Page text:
Glorified Power compared to Their realistic presense. 

For hundreds of years royalty or people in power have been glamorizing the way that they look in unrealistic ways. Powerful people want to be portrayed as gods or simply perfect. This unrealistic view alters the way people see them and it gives them a god-like following. Alterations to pictures of people are not a new thing and still happen to this day. 

Portrait of Henry VIII, Workshop of Hans Holbein the Younger, 1537/1547, From the collection of: Walker Art Gallery, Liverpool
This artist obviously made Henry VIII look strong and a powerful leader by his stance and presence in the piece. The way that Henry VIII is centered in the painting and his lighting is ideal shows that the artist took obvious steps to make him look the best in this painting. This portrait shows that this man wanted to show his wealth along with power. The gold and the furs that adorn him show his wealth and status. The power stance with the weapons that are shown prove that this is man not to be messed with.
Queen Marie Antoinette of France and two of her Children Walking in The Park of Trianon, Adolf Ulrik Wertmüller, 1785, From the collection of: Nationalmuseum Sweden
This queen is being portrayed as loving mother. The waist on her is unproportionate to the her body. She is obviously wearing a corset but the artist still made alterations to make her waist seem even smaller. Her dress is very ornate and looks expensive, the pearls and gold rings on her arm add to wealthy look of the queen. The children are both happy and seem to be in great health. The eyes on all the people portrayed seem too large all the noses look the same on everyone. This was a choice by the artist to show that these are intact the queens children by including all the same characteristics.
An Allegory of the Tudor Succession: The Family of Henry VIII, after Lucas de Heere, 1534–1584, Netherlandish, Unknown artist, sixteenth century, ca. 1590, From the collection of: Yale Center for British Art
This artist made the ruler in this painting the main subject of this piece by putting him in the center. The man is also larger than another person in this picture which shows that he is the one with power and dominace. He looks like a giant. The people of importance in this piece are shown by their size and body posture. All the gold in this painting shows his wealth. Theres is a similar trend of gold and jewels adorned on the ones in power.
King Charles II, Godfrey Kneller, 1685/1865, From the collection of: Walker Art Gallery, Liverpool
This piece of King Charles II is depicting that he very confident by the way that he is siting in the chair. His posture is impeccable and his head is held high. He is portrayed as if he sits like this and is comfortable by his arms resting very casually in the chair. He is adorned with lots of layers of clothing that look very nice and also the fur he is wearing looks very luxurious.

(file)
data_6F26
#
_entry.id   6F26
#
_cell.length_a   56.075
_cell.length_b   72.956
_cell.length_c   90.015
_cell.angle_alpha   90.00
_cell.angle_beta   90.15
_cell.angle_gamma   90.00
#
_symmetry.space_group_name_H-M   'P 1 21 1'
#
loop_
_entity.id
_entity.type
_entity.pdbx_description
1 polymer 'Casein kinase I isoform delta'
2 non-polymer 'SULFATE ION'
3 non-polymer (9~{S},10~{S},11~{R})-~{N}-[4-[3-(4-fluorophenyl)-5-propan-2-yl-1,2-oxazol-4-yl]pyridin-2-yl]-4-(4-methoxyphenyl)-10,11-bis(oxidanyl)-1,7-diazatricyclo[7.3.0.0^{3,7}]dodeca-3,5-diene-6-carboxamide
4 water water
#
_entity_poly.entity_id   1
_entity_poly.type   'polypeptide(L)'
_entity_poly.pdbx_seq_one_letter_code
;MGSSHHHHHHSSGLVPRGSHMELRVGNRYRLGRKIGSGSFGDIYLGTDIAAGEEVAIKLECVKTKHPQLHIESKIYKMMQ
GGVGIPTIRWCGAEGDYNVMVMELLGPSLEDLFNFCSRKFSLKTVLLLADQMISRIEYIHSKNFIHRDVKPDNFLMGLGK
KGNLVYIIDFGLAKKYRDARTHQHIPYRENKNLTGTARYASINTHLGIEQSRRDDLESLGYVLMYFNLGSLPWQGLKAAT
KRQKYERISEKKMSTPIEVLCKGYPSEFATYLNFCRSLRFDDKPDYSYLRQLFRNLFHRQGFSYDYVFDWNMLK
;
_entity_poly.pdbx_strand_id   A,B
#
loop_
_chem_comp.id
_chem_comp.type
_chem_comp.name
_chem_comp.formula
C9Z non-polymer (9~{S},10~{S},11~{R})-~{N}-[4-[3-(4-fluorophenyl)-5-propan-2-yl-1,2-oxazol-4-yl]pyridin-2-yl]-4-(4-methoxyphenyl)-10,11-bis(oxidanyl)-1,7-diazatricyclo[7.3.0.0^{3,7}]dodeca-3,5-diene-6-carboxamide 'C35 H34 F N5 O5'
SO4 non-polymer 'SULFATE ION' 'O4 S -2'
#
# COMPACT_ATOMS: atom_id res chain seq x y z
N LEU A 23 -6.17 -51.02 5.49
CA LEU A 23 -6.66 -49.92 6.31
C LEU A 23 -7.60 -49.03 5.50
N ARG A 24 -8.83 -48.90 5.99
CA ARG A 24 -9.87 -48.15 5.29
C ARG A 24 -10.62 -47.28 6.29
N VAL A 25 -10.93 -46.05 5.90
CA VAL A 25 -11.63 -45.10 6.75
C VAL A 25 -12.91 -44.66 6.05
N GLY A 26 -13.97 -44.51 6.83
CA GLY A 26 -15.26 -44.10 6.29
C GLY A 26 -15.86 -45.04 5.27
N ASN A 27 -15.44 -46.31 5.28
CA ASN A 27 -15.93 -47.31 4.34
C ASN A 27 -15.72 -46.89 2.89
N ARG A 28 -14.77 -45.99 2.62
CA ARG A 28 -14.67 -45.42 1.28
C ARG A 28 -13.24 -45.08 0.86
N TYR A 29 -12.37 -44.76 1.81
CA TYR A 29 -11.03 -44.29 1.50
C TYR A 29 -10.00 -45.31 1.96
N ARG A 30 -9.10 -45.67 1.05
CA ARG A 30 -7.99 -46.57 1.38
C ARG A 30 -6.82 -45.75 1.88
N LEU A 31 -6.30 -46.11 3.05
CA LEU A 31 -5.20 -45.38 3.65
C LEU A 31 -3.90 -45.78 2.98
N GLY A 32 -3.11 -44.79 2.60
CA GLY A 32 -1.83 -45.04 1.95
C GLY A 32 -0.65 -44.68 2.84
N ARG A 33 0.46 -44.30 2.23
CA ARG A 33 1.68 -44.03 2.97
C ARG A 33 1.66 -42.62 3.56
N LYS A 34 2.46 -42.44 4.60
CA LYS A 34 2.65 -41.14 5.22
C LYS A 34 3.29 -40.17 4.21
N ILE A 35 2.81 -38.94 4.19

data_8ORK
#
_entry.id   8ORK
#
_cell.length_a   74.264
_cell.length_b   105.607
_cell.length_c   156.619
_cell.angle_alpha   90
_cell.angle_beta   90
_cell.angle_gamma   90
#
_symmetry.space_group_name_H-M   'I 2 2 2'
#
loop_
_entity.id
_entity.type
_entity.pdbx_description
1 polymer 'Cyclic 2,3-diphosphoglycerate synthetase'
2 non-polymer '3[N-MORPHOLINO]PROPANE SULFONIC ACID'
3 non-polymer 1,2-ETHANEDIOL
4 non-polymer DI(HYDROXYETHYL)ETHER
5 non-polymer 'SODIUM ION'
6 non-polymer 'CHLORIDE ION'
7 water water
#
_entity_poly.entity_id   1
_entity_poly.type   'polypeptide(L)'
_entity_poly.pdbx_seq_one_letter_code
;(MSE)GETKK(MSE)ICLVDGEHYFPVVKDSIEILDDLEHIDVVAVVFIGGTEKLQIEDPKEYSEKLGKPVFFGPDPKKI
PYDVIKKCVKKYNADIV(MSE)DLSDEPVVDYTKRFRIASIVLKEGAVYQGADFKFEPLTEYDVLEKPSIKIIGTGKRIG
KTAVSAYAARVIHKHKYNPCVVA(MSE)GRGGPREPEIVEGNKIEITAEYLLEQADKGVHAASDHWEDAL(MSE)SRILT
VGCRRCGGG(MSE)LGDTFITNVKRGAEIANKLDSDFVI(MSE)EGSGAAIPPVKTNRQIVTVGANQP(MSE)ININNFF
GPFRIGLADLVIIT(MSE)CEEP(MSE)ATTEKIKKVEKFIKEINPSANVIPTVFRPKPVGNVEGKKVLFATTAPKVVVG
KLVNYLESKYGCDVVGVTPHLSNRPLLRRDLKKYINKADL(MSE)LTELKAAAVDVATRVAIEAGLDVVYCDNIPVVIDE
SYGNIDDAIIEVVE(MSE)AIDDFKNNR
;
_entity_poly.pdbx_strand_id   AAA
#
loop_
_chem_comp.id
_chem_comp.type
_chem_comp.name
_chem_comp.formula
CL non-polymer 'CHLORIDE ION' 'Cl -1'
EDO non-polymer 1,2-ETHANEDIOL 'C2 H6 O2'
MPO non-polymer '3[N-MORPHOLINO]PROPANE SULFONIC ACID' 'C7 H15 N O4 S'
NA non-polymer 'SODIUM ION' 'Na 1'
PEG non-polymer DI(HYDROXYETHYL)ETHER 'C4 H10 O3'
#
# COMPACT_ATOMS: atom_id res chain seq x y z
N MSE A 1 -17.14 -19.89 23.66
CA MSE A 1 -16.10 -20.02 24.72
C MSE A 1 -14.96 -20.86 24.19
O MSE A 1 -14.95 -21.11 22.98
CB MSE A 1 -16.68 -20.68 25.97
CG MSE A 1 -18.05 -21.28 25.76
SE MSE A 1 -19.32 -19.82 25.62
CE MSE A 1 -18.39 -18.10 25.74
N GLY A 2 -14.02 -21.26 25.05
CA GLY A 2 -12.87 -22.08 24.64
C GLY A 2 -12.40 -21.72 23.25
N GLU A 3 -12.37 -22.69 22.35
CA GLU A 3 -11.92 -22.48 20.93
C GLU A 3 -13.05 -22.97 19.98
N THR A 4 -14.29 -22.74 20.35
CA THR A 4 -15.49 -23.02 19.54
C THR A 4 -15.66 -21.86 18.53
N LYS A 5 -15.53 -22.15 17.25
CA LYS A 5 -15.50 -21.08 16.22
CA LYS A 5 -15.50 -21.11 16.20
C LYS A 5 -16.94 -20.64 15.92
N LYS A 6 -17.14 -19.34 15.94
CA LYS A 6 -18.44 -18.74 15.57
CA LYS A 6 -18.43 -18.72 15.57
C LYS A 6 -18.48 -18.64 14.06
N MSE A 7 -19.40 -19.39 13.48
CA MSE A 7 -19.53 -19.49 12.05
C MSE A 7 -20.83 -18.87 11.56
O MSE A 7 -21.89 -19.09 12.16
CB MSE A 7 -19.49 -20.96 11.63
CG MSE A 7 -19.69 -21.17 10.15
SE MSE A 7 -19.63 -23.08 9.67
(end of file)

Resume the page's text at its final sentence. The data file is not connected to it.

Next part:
Frederick, Prince of Wales, Charles Philips, 1708–1747, British, 1731, From the collection of: Yale Center for British Art
Prince Fredrick seems to be portrayed very causally in this piece. He has a demeanor about him that is shows he is relaxing by leaning on a table and waving to someone not depicted in the picture. This picture is glorified by the fact that the mansion he is in is so grand and covered in gold. Also he is in perfect lighting with minimal shading on him and his eyes are so big proportionally to the rest of his facial features it simply unrealistic.
Enamel portrait plaques of King George III and Queen Charlotte, painted by William Hopkins Craft, 1773/1773, From the collection of: British Museum
In this portrait King George III and Queen Charlotte are both glorified in the way that the look like gods. King George is showing his strength and power by stepping on a man who has done wrong. He seems to show no remorse on his face too. Also the cannon and sword in the background is representational of the power that he has. Queen Charlotte is portrayed very peacefully and quaint. She is feeding fruit to a lamb in a very extravagant garden. She looks very pretty and perfect. The artist did make both the king and queen have rosey cheeks along with a perfect completion and perfect hair.
The Death of Chatham, Benjamin West, 1738–1820, American, active in Britain (from 1763), 1778, From the collection of: Yale Center for British Art
This piece is William Penn is dead in a chair from a debate on the war of independence. This is depicted in a way that is unrealistic to how this situation would of happened in real-life. All of the mens faces are shown and William is shown to have gently fallen in his chair still holding his shaft. Also there doesn't seem to be that much concern or movement in the room to help Willian Penn.
George Cruikshank, Inconveniences of a Crowded Room, an etching, 1818/1818, From the collection of: British Museum
This is a peice is lampooned and obnoxious. In this piece Queen Charlotte is throwing a party and the artist is showing all of the awkward and out of control situations that arise. This is showing the real version of what a party is like and how people in power are not perfect. For example the snooty faces on everyone and the guts of the royalty in this picture shows that not everyone in power is perfect.
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